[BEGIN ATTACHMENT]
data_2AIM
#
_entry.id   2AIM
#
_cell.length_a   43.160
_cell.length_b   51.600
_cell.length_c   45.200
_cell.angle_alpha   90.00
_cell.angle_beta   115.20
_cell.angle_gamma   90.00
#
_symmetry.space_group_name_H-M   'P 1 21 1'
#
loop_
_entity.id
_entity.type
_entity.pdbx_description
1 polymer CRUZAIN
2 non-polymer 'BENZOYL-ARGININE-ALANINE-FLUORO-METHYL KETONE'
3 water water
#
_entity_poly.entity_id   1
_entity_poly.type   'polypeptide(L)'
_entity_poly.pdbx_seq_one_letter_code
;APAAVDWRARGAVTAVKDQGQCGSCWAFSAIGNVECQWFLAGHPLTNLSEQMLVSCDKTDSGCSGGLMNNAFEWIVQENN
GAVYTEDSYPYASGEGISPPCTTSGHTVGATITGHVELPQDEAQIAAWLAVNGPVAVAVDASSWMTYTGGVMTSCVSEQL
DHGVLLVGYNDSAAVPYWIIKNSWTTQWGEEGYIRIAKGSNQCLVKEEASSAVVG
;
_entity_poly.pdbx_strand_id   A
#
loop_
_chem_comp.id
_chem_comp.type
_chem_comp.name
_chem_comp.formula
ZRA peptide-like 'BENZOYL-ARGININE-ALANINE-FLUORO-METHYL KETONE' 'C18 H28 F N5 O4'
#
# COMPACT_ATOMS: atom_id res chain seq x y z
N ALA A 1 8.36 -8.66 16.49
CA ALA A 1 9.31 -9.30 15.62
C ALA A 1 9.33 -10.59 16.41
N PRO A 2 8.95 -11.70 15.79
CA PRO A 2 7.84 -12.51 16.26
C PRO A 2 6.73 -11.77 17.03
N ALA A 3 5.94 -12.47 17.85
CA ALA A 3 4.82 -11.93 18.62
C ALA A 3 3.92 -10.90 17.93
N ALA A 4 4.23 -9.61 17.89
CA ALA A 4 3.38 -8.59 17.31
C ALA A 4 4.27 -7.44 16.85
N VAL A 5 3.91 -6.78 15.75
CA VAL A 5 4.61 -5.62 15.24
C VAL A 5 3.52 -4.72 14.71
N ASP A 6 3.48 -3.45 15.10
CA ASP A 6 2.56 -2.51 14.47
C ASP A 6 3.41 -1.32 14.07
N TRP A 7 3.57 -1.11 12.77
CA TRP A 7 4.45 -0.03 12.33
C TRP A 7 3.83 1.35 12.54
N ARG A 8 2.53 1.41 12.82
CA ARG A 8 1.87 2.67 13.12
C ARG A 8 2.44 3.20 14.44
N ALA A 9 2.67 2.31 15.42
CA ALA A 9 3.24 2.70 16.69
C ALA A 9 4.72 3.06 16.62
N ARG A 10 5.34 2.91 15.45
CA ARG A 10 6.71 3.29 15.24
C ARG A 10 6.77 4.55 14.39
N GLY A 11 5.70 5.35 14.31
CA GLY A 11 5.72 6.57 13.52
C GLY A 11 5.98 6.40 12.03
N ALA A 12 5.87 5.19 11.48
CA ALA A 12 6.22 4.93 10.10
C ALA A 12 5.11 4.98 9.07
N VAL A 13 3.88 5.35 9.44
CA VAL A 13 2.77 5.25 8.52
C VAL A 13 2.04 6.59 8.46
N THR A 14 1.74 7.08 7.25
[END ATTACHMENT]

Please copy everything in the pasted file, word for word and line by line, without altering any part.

data_2AIM
#
_entry.id   2AIM
#
_cell.length_a   43.160
_cell.length_b   51.600
_cell.length_c   45.200
_cell.angle_alpha   90.00
_cell.angle_beta   115.20
_cell.angle_gamma   90.00
#
_symmetry.space_group_name_H-M   'P 1 21 1'
#
loop_
_entity.id
_entity.type
_entity.pdbx_description
1 polymer CRUZAIN
2 non-polymer 'BENZOYL-ARGININE-ALANINE-FLUORO-METHYL KETONE'
3 water water
#
_entity_poly.entity_id   1
_entity_poly.type   'polypeptide(L)'
_entity_poly.pdbx_seq_one_letter_code
;APAAVDWRARGAVTAVKDQGQCGSCWAFSAIGNVECQWFLAGHPLTNLSEQMLVSCDKTDSGCSGGLMNNAFEWIVQENN
GAVYTEDSYPYASGEGISPPCTTSGHTVGATITGHVELPQDEAQIAAWLAVNGPVAVAVDASSWMTYTGGVMTSCVSEQL
DHGVLLVGYNDSAAVPYWIIKNSWTTQWGEEGYIRIAKGSNQCLVKEEASSAVVG
;
_entity_poly.pdbx_strand_id   A
#
loop_
_chem_comp.id
_chem_comp.type
_chem_comp.name
_chem_comp.formula
ZRA peptide-like 'BENZOYL-ARGININE-ALANINE-FLUORO-METHYL KETONE' 'C18 H28 F N5 O4'
#
# COMPACT_ATOMS: atom_id res chain seq x y z
N ALA A 1 8.36 -8.66 16.49
CA ALA A 1 9.31 -9.30 15.62
C ALA A 1 9.33 -10.59 16.41
N PRO A 2 8.95 -11.70 15.79
CA PRO A 2 7.84 -12.51 16.26
C PRO A 2 6.73 -11.77 17.03
N ALA A 3 5.94 -12.47 17.85
CA ALA A 3 4.82 -11.93 18.62
C ALA A 3 3.92 -10.90 17.93
N ALA A 4 4.23 -9.61 17.89
CA ALA A 4 3.38 -8.59 17.31
C ALA A 4 4.27 -7.44 16.85
N VAL A 5 3.91 -6.78 15.75
CA VAL A 5 4.61 -5.62 15.24
C VAL A 5 3.52 -4.72 14.71
N ASP A 6 3.48 -3.45 15.10
CA ASP A 6 2.56 -2.51 14.47
C ASP A 6 3.41 -1.32 14.07
N TRP A 7 3.57 -1.11 12.77
CA TRP A 7 4.45 -0.03 12.33
C TRP A 7 3.83 1.35 12.54
N ARG A 8 2.53 1.41 12.82
CA ARG A 8 1.87 2.67 13.12
C ARG A 8 2.44 3.20 14.44
N ALA A 9 2.67 2.31 15.42
CA ALA A 9 3.24 2.70 16.69
C ALA A 9 4.72 3.06 16.62
N ARG A 10 5.34 2.91 15.45
CA ARG A 10 6.71 3.29 15.24
C ARG A 10 6.77 4.55 14.39
N GLY A 11 5.70 5.35 14.31
CA GLY A 11 5.72 6.57 13.52
C GLY A 11 5.98 6.40 12.03
N ALA A 12 5.87 5.19 11.48
CA ALA A 12 6.22 4.93 10.10
C ALA A 12 5.11 4.98 9.07
N VAL A 13 3.88 5.35 9.44
CA VAL A 13 2.77 5.25 8.52
C VAL A 13 2.04 6.59 8.46
N THR A 14 1.74 7.08 7.25